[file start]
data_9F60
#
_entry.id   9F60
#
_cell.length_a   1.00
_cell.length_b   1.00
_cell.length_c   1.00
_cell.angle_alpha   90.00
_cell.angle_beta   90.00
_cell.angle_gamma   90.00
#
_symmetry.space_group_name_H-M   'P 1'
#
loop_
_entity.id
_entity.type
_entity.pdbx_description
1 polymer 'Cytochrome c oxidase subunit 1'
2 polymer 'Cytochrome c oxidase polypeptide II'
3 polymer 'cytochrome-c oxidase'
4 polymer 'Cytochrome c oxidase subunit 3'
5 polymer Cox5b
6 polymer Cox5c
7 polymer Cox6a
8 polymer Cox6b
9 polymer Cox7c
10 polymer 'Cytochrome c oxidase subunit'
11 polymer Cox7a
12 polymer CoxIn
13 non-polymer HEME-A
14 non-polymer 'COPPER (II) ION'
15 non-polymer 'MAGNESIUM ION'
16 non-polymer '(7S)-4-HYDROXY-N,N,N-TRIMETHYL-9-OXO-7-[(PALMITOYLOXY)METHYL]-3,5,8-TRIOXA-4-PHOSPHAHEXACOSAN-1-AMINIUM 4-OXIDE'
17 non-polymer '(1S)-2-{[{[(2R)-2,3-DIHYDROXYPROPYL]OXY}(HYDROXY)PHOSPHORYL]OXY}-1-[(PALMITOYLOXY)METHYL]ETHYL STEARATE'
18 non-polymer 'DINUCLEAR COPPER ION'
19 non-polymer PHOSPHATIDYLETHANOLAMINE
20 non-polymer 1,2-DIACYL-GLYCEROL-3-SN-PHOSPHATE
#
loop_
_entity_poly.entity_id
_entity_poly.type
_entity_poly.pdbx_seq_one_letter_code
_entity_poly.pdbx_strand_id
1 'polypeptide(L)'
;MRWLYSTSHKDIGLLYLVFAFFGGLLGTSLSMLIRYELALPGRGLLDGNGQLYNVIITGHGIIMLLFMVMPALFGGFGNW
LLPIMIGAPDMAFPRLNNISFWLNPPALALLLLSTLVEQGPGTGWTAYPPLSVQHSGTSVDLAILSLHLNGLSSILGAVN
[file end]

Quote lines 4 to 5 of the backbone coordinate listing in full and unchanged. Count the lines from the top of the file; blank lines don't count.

#
_cell.length_a   1.00